Vox’s lead story on Wednesday (9/13/17) used the same structure, with a curious (and clunky) twist: “Bernie Sanders Explains Why He Thinks Everything Short of Medicare-for-All Is Failure.” The unnecessary addition of “he thinks” to the formula sacrifices elegance for an extra layer of skepticism.
The same format shows up in cases where Vox is overtly trying to discourage the reader from accepting their subject’s claims, as in the headline, “Understanding the Fear of Vaccines: An Activist Explains Why He Buys a Debunked Idea” (2/4/15).
Sanders’ claim, while no conspiracy theory, is certainly controversial. Yet controversial and often partisan claims are “explained” in Vox’s headlines without similar distancing:
- “A House Republican Explains Why Ryan Should Throw Away His Bill and Try Again” (3/21/17)
- “An Ex-CIA Officer Explains Why Intelligence Officials ‘Absolutely Can’t Trust’ Trump” (5/16/17)
- “This Cartoon Explains Why the Revised GOP Healthcare Bill Is an Attack on Sick People” (7/14/17)
- “Bernie Sanders Explains Why Trump Is So Dangerous” (6/22/17)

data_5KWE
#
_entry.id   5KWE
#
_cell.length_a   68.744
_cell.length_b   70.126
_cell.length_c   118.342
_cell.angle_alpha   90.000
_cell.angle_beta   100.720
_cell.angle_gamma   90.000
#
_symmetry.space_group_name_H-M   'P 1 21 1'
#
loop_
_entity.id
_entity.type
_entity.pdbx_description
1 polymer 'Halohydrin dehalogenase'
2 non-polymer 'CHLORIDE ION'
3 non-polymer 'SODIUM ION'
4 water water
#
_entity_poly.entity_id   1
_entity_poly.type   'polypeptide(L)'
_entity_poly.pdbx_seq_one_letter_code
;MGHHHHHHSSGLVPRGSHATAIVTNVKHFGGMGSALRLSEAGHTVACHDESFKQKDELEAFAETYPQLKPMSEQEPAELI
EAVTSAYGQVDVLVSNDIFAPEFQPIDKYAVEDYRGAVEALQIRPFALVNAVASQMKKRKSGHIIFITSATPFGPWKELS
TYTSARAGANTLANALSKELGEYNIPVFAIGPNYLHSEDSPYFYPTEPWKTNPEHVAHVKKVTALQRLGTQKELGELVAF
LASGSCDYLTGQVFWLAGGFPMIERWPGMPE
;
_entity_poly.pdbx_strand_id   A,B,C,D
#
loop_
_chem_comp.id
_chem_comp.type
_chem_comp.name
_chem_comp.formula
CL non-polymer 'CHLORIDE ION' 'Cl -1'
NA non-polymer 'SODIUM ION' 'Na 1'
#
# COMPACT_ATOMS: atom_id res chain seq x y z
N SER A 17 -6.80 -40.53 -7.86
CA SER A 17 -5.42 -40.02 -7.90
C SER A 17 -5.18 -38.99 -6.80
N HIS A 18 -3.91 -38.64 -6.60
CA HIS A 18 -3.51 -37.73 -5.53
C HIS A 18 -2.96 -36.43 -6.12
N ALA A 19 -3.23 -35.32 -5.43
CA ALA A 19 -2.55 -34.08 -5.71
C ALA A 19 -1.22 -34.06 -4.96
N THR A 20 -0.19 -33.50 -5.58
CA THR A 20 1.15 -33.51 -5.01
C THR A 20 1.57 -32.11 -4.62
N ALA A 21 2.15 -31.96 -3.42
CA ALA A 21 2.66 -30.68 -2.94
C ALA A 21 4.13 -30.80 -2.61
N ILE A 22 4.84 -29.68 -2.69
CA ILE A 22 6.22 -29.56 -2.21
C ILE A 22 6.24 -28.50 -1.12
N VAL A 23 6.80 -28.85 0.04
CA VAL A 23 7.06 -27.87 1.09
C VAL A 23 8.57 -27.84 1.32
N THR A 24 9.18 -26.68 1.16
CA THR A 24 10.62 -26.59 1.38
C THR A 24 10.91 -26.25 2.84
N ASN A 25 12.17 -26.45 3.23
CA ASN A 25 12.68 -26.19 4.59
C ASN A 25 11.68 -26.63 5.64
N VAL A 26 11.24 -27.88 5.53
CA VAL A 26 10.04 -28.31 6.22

In fact, Vox has published dozens of headlines in the past two years using this exact format, and has almost never sought the extra degree of editorial separation provided by “explains why he/she thinks.” A search of their website yields only two other headlines that are similar to Wednesday’s, one of which is “Shaun King Explains Why He Thinks the Democratic Party Can’t Be Saved” (5/26/16), a critique of the Democratic Party leadership for its conservatism and ties to big business.
Media Companies in Tough Spot on Single-Payer
Vox’s headline-meddling provides an insight into corporate media’s approach to hot-button issues like single-payer health insurance. The support in the Senate for Sanders’ “Medicare-for-All” legislation is forcing news outlets to revise their approach to single-payer, which NPR casually dismissed as a “political nonstarter” in February (2/28/17, via Kaiser Health News). The Medicare-for-All proposal (AKA “single-payer”), which would provide all US citizens with no-premium, no-deductible health insurance, faces numerous political challenges, including Republican rhetoric about socialism and government interference; centrist Democrat rhetoric about impracticality and untimeliness; and corporate lobbying from the massive, extremely profitable private healthcare industry.